Why some markets have become more competitive:
- Globalization: products are being sold in markets all over the world, so there are more competitors in the market
- Improvement in transportation infrastructures: better transport systems means that it is easier and cheaper to distribute and sell products everywhere
- Internet/E-Commerce: customers can now buy products over the internet form anywhere in the world, making the market more competitive
How business can respond to changing spending patterns and increased competition:
A business has to ensure that it maintains its market share and remains competitive in the market. It can ensure this by:
- maintaining good customer relationships: by ensuring that customers keep buying from their business only, they can keep up their market share. By doing so, they can also get information about their spending patterns and respond to their wants and needs to increase market share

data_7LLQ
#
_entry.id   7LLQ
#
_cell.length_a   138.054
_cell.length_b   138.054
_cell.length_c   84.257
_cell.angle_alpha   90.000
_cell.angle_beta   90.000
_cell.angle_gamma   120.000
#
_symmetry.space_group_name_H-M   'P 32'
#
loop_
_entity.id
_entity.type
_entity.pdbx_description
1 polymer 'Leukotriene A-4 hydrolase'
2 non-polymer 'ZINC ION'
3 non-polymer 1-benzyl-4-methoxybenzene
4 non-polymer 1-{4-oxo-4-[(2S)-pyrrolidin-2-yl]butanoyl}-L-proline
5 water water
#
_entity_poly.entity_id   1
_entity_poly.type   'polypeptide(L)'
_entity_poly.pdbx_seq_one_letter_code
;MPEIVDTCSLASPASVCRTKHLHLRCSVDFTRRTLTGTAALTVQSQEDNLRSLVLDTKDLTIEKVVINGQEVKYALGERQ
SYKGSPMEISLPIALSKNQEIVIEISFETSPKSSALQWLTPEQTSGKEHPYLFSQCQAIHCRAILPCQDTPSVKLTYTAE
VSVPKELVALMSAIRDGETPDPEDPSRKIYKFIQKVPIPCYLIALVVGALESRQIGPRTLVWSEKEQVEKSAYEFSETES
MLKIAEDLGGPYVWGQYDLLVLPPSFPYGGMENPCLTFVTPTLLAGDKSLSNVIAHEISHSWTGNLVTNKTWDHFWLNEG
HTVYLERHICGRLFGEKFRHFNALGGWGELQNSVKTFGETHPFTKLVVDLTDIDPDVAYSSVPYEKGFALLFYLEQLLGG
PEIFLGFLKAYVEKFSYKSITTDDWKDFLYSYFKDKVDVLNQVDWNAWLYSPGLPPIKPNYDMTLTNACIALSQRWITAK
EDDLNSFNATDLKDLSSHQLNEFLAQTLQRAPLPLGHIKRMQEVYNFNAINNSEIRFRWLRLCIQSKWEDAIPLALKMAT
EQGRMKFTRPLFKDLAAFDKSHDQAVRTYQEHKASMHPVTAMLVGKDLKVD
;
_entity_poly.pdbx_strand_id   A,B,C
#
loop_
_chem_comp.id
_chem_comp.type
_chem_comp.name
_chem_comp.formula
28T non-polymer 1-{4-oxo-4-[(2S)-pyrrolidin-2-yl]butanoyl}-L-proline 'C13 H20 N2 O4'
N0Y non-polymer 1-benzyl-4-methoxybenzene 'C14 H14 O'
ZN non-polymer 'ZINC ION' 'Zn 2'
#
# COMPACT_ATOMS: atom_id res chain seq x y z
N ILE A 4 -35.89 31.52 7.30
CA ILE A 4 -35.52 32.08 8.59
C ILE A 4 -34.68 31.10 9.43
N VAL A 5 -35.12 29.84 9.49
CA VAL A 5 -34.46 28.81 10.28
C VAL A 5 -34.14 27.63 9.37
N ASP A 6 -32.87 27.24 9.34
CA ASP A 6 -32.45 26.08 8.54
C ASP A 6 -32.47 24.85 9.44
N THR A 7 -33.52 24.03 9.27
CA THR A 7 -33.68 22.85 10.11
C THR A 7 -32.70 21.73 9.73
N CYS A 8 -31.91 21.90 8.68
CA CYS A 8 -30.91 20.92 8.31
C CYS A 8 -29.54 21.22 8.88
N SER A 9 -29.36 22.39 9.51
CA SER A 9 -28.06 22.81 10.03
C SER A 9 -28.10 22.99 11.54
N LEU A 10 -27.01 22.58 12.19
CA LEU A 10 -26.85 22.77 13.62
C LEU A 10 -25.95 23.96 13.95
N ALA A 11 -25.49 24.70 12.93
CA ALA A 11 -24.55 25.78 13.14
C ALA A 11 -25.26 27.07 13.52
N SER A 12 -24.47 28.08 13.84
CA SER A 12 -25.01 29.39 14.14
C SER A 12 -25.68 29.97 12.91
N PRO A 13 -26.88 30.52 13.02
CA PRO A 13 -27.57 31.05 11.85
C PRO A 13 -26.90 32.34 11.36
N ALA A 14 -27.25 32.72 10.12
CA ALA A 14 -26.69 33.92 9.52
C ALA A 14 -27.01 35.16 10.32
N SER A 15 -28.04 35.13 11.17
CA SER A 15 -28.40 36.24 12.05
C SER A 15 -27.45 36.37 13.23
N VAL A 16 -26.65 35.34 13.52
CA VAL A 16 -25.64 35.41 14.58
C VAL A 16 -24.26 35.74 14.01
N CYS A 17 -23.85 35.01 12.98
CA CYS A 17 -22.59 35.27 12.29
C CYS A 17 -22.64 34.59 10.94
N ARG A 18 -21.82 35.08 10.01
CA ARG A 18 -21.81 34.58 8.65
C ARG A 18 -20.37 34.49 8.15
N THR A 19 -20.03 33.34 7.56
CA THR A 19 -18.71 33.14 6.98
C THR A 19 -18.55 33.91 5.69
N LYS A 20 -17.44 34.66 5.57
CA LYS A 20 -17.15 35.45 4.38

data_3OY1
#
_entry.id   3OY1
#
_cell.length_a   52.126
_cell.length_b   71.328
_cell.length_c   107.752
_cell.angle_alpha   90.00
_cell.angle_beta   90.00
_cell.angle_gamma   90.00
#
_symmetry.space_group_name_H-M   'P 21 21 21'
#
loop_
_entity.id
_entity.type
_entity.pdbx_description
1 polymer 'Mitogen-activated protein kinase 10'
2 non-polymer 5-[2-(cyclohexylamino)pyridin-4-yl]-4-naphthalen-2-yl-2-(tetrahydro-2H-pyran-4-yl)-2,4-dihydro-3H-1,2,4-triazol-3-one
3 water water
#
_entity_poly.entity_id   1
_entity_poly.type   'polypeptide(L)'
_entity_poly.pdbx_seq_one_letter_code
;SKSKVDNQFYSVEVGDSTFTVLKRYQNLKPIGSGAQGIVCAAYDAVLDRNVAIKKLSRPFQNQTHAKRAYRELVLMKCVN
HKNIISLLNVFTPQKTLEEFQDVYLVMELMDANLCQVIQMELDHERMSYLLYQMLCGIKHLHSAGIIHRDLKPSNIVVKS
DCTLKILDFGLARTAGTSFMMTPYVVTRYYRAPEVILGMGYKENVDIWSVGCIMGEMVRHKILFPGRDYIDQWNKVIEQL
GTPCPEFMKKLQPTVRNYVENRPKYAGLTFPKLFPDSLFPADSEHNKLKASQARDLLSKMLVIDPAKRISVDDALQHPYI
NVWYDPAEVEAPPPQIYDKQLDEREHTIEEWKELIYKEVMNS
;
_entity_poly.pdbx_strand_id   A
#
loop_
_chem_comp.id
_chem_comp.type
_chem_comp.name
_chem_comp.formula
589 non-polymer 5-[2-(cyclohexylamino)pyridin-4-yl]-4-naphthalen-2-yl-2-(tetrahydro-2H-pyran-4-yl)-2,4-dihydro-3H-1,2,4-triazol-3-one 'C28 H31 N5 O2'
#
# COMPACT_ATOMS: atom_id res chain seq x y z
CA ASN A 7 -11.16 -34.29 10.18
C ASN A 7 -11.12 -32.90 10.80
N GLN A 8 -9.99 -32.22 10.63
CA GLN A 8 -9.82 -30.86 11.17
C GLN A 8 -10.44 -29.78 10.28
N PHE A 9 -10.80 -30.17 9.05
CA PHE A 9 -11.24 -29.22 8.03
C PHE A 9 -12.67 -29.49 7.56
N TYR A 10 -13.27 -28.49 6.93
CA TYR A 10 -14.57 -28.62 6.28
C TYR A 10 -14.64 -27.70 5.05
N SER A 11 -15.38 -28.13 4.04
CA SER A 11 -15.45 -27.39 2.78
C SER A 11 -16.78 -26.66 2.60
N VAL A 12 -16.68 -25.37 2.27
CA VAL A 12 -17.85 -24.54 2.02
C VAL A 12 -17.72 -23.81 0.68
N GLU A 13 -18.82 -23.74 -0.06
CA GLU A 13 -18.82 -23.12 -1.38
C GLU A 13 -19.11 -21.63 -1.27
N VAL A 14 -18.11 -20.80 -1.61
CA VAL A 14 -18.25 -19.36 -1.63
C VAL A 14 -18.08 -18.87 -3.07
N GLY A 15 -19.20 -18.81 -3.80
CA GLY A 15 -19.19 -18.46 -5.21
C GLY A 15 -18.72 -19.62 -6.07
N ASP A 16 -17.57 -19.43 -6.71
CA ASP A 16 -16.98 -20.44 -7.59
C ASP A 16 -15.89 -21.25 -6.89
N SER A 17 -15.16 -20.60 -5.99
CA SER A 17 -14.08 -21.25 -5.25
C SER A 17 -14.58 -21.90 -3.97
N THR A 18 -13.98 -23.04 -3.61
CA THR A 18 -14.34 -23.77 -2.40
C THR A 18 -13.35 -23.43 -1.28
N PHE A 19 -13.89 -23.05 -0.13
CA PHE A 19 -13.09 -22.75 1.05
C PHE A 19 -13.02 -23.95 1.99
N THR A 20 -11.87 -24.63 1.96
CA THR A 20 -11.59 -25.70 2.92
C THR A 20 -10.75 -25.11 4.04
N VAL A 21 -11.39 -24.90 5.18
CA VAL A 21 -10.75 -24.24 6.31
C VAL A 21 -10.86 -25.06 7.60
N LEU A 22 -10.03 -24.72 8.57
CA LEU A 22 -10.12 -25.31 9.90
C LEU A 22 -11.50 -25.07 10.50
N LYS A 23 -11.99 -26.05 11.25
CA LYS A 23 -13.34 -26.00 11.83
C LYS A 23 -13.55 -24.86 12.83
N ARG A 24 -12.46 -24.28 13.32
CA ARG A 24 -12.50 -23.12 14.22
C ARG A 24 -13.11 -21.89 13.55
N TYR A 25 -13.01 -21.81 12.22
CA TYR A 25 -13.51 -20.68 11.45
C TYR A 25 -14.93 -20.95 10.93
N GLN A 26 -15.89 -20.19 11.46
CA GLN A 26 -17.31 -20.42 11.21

- keep improving its existing products, so that sales is maintained.
- introduce new products to keep customers coming back, and drive them away from competitors’ products
- keep costs low to maintain profitability: low costs means the firm can afford to charge low prices. And low prices generally means more demand and sales, and thus market share.
Niche & Mass Marketing
Niche Marketing: identifying and exploiting a small segment of a larger market by developing products to suit it. For example, Versace designs and Clique perfumes have niche markets- the rich, high-status consumer group.
- Small firms can thrive in niche markets where large forms have not yet been established
- If there are no or very few competitors, firms can sell products at a high price and gain high profit margins because customers will be willing be willing to pay more for exclusive products
- Firms can focus on the needs of just one customer group, thereby giving them an advantage over large firms who only sell to the mass market
- Lack of economies of scale (can’t benefit from the lower costs that arise from a larger operations/market)
- Risk of over-dependence on a single product or market: if the demand for the product falls, the firm won’t have a mass product they can fall back on
- Likely to attract competition if successful
Mass Marketing: selling the same product to the whole market with no attempt to target groups with in it. For example, the iPhone sold is the same everywhere, there are no variations in design over location or income.
- Larger amount of sales when compared to a niche market